[LAWS]It can mean trickery, underhand action, intrigue or skulduggery.
Depending (of course) on the context in which it is used.[/LAWS] Source www

None of these meanings are inherently trival.

By the way, what is a neutral word?
My clue is in the the post in which I actually listed some neutral words. Did you read it?
 

L'irlandais

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Not only are you off topic in this discussion thread, but also your accusation that I have not been neutral about both players is balderdash. No suggestion of alternative words I might have used, in either your #38 or #42. Your insistence that you are acting impartiality doesn’t wash.

We were discussing cultural differences which may, or may not, have influenced the decisions of Brive and Perpignan to employ these two Ulster players. From the CABrive-rugby website we can see that the former H-Cup winners are very determined to climb back out of France’s second-tier. 18 players have been left go at the end of this season. Currently they have only managed to sign 11 new players to the squad to replace those leaving. So, perhaps even more so than for Perpignan; this signing of Stuart Olding, tells us only of their ambition to return to top flight rugby soon. I suggest they didn’t look very closely at the media storm that was brewing when recruiting the player. In fact, it was probaly the media that brought his availability to their attention.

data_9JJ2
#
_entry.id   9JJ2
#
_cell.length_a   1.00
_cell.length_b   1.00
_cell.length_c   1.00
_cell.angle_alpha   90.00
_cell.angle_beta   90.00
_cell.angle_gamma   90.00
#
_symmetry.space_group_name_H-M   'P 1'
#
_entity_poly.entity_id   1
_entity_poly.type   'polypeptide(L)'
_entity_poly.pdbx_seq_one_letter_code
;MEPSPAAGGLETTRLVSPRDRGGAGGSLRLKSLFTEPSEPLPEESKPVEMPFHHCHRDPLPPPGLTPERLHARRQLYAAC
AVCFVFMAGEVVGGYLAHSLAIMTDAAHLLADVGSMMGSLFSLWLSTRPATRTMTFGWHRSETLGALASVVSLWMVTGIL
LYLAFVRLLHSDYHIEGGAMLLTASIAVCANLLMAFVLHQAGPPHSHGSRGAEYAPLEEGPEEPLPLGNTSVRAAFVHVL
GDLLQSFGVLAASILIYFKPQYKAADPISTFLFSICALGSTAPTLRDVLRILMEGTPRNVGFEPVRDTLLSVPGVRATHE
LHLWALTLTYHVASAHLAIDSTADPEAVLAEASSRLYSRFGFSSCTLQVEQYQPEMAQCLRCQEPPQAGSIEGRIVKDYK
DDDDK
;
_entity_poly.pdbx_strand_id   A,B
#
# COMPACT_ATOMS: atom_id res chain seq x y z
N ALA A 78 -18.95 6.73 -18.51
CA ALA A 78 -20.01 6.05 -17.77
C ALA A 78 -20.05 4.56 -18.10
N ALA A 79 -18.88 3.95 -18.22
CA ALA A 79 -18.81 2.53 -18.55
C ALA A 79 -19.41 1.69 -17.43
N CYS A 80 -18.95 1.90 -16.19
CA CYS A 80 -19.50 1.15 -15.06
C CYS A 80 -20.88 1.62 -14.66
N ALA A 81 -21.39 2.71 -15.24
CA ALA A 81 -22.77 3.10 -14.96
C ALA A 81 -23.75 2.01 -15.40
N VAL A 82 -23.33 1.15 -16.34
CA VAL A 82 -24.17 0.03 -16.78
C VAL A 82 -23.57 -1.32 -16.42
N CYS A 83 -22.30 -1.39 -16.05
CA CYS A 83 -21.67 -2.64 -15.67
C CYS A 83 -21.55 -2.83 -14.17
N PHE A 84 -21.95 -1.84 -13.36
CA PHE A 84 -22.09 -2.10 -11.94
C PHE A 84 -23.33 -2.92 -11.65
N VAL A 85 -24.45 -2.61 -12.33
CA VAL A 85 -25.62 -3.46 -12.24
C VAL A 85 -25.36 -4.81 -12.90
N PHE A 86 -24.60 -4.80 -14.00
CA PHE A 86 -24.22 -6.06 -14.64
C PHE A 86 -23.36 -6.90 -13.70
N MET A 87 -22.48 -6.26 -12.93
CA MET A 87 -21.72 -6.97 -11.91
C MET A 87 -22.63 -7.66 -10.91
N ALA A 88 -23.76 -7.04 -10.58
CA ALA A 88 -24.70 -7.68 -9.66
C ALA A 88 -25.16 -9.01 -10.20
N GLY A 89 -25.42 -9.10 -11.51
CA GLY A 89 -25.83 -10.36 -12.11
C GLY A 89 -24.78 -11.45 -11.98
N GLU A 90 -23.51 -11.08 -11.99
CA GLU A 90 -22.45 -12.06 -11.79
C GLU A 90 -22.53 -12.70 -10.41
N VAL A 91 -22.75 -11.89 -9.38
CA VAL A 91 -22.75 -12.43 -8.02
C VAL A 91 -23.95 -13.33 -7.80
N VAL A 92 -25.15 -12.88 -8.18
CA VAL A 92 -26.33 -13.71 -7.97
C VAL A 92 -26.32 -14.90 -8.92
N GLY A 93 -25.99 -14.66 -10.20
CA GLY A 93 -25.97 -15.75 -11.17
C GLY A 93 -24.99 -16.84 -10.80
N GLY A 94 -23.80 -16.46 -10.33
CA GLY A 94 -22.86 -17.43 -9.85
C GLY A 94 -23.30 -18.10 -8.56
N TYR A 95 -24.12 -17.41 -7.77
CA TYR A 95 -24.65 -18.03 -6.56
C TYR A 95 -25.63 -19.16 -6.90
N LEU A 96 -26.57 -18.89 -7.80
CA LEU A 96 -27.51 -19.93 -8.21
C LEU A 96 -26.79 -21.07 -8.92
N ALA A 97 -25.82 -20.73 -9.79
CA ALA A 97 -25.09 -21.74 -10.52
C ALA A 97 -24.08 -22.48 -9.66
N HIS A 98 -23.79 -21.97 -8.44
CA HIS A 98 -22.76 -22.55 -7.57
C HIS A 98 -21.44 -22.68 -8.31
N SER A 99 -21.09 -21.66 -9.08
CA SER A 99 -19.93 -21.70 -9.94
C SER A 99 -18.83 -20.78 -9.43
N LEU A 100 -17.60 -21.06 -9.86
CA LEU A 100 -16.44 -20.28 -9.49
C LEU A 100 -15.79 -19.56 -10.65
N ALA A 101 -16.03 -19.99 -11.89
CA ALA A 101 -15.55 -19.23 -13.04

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didds

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In fact, it was probaly the media that brought his availability to their attention.

... and he may well be a bargain at the moment due ot potentially a lack of options for him...

That doesn't make it a "bad thiog" per se incidentally.

didds
 

L'irlandais

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I agree the club probaly took full advantage of his unemployability when it came to negotiating his salary.[LAWS]Monthly salaries in the Top 14 range from €10.350 (€7.460 net) in the bottom tier clubs, thru’ €16.120 (€11.600 net) in the mid tier clubs, up to €22.560 (€16.240 net) for clubs like Toulon. However star players the likes of Dan Carter, gross €71.000 a month at Racing 92. Or Matt Giteau (€65.000) & Leigh Halpenny (€55.000) both at Toulon. Morgan Parra at Clermont being the only Frenchman in that Top 10 most paid list. With the salary cap in place clubs need to either do a lot of creative accounting, or simple pay half the squad a pittance. Brive are minnows in the Top 14, so the average salary there may fall well short of such figures.